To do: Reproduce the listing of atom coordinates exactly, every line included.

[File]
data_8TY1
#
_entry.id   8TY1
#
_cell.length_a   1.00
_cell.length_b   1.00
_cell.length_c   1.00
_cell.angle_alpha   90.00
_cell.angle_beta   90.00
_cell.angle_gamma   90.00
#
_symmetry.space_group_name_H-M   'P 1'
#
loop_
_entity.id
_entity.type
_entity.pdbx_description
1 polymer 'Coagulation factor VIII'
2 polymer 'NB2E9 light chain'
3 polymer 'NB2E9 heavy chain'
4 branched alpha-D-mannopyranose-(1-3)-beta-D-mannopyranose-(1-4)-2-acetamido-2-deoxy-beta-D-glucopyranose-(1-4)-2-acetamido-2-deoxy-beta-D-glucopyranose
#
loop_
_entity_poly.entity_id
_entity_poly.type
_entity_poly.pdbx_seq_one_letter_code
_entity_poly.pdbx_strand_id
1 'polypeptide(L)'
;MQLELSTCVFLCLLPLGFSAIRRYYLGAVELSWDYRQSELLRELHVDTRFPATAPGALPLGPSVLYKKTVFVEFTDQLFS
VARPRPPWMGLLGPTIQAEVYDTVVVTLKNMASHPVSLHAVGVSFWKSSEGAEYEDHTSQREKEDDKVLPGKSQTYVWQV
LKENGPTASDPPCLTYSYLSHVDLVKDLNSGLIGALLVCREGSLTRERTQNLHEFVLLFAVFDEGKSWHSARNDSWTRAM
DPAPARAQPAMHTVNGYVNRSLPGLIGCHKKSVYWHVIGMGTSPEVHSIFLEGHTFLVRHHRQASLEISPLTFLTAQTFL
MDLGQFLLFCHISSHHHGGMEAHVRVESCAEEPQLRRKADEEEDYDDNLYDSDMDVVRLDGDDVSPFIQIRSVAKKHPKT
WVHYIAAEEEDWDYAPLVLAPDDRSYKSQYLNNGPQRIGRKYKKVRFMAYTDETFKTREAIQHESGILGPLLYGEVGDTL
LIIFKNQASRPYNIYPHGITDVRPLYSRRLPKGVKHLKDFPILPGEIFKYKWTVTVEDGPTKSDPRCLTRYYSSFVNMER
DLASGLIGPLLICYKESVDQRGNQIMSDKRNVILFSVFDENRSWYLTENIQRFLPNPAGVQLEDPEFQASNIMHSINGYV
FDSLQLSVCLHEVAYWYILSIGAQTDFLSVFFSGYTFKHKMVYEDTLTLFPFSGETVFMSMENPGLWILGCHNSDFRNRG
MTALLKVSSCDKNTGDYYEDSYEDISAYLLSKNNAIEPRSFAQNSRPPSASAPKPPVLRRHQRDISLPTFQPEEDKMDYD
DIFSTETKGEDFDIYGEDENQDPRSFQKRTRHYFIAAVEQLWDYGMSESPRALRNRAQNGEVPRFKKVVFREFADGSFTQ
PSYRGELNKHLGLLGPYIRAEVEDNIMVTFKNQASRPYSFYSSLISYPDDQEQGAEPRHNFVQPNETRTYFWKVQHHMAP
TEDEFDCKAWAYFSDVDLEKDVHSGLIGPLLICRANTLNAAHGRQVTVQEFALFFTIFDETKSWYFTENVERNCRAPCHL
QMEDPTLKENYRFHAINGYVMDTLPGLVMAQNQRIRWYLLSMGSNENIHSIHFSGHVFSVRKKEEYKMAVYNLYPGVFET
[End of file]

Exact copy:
data_8TY1
#
_entry.id   8TY1
#
_cell.length_a   1.00
_cell.length_b   1.00
_cell.length_c   1.00
_cell.angle_alpha   90.00
_cell.angle_beta   90.00
_cell.angle_gamma   90.00
#
_symmetry.space_group_name_H-M   'P 1'
#
loop_
_entity.id
_entity.type
_entity.pdbx_description
1 polymer 'Coagulation factor VIII'
2 polymer 'NB2E9 light chain'
3 polymer 'NB2E9 heavy chain'
4 branched alpha-D-mannopyranose-(1-3)-beta-D-mannopyranose-(1-4)-2-acetamido-2-deoxy-beta-D-glucopyranose-(1-4)-2-acetamido-2-deoxy-beta-D-glucopyranose
#
loop_
_entity_poly.entity_id
_entity_poly.type
_entity_poly.pdbx_seq_one_letter_code
_entity_poly.pdbx_strand_id
1 'polypeptide(L)'
;MQLELSTCVFLCLLPLGFSAIRRYYLGAVELSWDYRQSELLRELHVDTRFPATAPGALPLGPSVLYKKTVFVEFTDQLFS
VARPRPPWMGLLGPTIQAEVYDTVVVTLKNMASHPVSLHAVGVSFWKSSEGAEYEDHTSQREKEDDKVLPGKSQTYVWQV
LKENGPTASDPPCLTYSYLSHVDLVKDLNSGLIGALLVCREGSLTRERTQNLHEFVLLFAVFDEGKSWHSARNDSWTRAM
DPAPARAQPAMHTVNGYVNRSLPGLIGCHKKSVYWHVIGMGTSPEVHSIFLEGHTFLVRHHRQASLEISPLTFLTAQTFL
MDLGQFLLFCHISSHHHGGMEAHVRVESCAEEPQLRRKADEEEDYDDNLYDSDMDVVRLDGDDVSPFIQIRSVAKKHPKT
WVHYIAAEEEDWDYAPLVLAPDDRSYKSQYLNNGPQRIGRKYKKVRFMAYTDETFKTREAIQHESGILGPLLYGEVGDTL
LIIFKNQASRPYNIYPHGITDVRPLYSRRLPKGVKHLKDFPILPGEIFKYKWTVTVEDGPTKSDPRCLTRYYSSFVNMER
DLASGLIGPLLICYKESVDQRGNQIMSDKRNVILFSVFDENRSWYLTENIQRFLPNPAGVQLEDPEFQASNIMHSINGYV
FDSLQLSVCLHEVAYWYILSIGAQTDFLSVFFSGYTFKHKMVYEDTLTLFPFSGETVFMSMENPGLWILGCHNSDFRNRG
MTALLKVSSCDKNTGDYYEDSYEDISAYLLSKNNAIEPRSFAQNSRPPSASAPKPPVLRRHQRDISLPTFQPEEDKMDYD
DIFSTETKGEDFDIYGEDENQDPRSFQKRTRHYFIAAVEQLWDYGMSESPRALRNRAQNGEVPRFKKVVFREFADGSFTQ
PSYRGELNKHLGLLGPYIRAEVEDNIMVTFKNQASRPYSFYSSLISYPDDQEQGAEPRHNFVQPNETRTYFWKVQHHMAP
TEDEFDCKAWAYFSDVDLEKDVHSGLIGPLLICRANTLNAAHGRQVTVQEFALFFTIFDETKSWYFTENVERNCRAPCHL
QMEDPTLKENYRFHAINGYVMDTLPGLVMAQNQRIRWYLLSMGSNENIHSIHFSGHVFSVRKKEEYKMAVYNLYPGVFET